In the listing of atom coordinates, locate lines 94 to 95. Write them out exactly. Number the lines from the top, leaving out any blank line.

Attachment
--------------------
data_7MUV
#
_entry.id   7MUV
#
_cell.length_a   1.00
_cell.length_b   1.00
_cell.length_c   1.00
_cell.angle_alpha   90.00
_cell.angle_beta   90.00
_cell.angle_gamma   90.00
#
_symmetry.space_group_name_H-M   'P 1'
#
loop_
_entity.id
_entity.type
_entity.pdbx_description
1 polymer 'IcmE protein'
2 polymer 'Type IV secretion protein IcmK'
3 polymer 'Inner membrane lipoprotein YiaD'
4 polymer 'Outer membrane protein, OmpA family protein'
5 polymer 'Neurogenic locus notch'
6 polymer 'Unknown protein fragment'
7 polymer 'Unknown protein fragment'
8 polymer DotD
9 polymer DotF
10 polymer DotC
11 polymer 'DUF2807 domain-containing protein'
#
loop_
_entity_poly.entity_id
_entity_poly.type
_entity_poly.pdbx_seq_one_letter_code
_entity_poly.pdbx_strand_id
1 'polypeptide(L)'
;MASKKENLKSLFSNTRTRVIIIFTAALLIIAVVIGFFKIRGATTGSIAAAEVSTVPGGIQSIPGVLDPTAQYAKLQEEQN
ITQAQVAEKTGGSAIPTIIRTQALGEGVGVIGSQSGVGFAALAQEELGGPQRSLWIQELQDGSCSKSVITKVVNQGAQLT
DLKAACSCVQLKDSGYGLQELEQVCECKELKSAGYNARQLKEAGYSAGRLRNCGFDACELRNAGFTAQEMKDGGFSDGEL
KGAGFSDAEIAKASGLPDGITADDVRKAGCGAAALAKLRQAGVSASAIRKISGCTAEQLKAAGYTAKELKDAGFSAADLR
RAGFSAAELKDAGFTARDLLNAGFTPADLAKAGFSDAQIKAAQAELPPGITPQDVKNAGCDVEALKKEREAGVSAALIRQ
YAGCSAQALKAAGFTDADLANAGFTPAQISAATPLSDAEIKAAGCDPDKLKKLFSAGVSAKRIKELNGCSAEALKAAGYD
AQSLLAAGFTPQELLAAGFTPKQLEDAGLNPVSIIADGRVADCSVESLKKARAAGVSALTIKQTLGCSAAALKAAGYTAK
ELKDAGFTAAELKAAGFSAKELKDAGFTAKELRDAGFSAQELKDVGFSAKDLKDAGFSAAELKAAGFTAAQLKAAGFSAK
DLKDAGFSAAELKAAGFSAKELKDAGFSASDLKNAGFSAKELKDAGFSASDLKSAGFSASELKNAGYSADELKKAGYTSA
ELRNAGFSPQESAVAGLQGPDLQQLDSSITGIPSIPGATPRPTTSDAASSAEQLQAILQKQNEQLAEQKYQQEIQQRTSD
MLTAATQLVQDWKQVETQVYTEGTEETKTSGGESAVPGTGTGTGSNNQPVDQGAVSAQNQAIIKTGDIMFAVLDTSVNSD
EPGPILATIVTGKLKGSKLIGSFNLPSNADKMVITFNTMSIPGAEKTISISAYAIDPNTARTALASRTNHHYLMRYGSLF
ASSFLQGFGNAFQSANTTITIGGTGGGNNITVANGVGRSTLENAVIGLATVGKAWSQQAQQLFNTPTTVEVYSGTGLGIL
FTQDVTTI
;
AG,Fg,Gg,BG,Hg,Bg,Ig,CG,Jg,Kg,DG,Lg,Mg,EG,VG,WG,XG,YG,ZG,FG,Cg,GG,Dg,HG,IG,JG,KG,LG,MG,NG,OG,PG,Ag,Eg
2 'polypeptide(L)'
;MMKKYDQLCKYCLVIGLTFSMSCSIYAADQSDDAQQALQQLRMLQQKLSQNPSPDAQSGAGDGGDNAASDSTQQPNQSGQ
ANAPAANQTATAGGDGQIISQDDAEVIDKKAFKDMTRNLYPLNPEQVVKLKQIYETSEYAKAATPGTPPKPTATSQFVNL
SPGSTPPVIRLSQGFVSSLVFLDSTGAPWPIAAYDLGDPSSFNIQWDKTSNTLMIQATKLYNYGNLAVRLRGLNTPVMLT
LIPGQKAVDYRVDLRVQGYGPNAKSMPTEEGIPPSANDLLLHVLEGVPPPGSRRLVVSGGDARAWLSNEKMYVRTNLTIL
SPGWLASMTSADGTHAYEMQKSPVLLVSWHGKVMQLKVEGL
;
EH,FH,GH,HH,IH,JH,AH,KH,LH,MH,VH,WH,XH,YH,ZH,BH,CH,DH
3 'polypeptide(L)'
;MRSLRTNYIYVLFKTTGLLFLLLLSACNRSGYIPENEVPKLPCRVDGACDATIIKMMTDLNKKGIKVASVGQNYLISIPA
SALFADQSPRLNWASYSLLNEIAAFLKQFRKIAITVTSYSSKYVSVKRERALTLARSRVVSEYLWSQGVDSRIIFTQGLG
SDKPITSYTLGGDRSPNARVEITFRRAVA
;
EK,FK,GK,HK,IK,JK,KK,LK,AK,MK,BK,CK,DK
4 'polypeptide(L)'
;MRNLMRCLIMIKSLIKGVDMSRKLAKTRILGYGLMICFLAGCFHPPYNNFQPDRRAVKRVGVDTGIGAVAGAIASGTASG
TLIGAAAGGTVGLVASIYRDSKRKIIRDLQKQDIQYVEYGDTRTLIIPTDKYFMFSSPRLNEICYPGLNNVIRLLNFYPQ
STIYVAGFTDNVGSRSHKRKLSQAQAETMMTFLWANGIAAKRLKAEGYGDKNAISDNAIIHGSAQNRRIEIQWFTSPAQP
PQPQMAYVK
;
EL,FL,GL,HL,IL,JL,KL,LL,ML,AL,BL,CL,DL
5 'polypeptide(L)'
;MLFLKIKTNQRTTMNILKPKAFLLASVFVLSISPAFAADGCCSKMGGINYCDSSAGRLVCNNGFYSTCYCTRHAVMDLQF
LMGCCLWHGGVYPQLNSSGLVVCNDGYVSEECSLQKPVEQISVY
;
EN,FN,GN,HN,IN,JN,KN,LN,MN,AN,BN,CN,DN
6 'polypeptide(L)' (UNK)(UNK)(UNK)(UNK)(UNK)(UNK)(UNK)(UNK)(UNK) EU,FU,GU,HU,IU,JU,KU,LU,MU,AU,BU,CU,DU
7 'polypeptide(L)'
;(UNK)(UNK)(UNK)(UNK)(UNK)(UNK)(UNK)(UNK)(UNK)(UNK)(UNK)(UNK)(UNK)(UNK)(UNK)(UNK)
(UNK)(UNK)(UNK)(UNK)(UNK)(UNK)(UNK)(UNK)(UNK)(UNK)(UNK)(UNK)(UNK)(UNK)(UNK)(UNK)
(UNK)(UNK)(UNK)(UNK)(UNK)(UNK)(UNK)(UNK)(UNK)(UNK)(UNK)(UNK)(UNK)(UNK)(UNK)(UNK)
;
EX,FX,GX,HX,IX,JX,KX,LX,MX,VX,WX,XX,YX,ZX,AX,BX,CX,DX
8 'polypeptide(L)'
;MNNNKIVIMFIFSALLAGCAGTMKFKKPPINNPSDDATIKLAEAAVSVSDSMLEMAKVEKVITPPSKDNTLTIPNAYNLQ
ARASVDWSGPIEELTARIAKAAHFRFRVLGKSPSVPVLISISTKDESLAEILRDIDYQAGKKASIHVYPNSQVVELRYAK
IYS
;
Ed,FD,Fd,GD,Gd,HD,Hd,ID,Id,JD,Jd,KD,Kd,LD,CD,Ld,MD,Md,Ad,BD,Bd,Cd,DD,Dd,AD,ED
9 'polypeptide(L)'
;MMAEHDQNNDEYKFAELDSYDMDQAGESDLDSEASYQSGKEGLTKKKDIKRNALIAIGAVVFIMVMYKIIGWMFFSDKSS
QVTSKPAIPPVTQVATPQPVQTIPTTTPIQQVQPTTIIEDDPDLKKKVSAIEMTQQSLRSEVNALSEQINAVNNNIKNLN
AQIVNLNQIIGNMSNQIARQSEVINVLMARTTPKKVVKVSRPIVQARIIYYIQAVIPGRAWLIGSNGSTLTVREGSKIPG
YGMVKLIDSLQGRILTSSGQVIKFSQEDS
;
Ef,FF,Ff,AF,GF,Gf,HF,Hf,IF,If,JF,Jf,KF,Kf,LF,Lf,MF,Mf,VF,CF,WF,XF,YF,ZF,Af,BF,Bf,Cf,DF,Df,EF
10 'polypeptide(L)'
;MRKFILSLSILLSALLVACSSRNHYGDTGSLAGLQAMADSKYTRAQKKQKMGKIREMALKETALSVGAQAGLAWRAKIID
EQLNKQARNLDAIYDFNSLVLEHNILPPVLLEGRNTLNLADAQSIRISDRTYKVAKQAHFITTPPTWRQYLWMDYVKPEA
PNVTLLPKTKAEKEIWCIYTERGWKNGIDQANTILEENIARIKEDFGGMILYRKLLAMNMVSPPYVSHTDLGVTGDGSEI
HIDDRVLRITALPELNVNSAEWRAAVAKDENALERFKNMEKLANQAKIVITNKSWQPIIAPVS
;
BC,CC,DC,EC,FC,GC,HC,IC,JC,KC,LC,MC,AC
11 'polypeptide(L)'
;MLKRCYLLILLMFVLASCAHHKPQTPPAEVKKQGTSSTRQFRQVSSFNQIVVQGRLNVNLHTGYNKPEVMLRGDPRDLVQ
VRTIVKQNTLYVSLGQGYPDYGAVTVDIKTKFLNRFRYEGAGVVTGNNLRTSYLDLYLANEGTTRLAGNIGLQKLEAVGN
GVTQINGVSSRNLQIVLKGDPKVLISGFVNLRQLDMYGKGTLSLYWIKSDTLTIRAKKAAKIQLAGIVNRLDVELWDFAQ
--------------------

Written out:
AQIVNLNQIIGNMSNQIARQSEVINVLMARTTPKKVVKVSRPIVQARIIYYIQAVIPGRAWLIGSNGSTLTVREGSKIPG
YGMVKLIDSLQGRILTSSGQVIKFSQEDS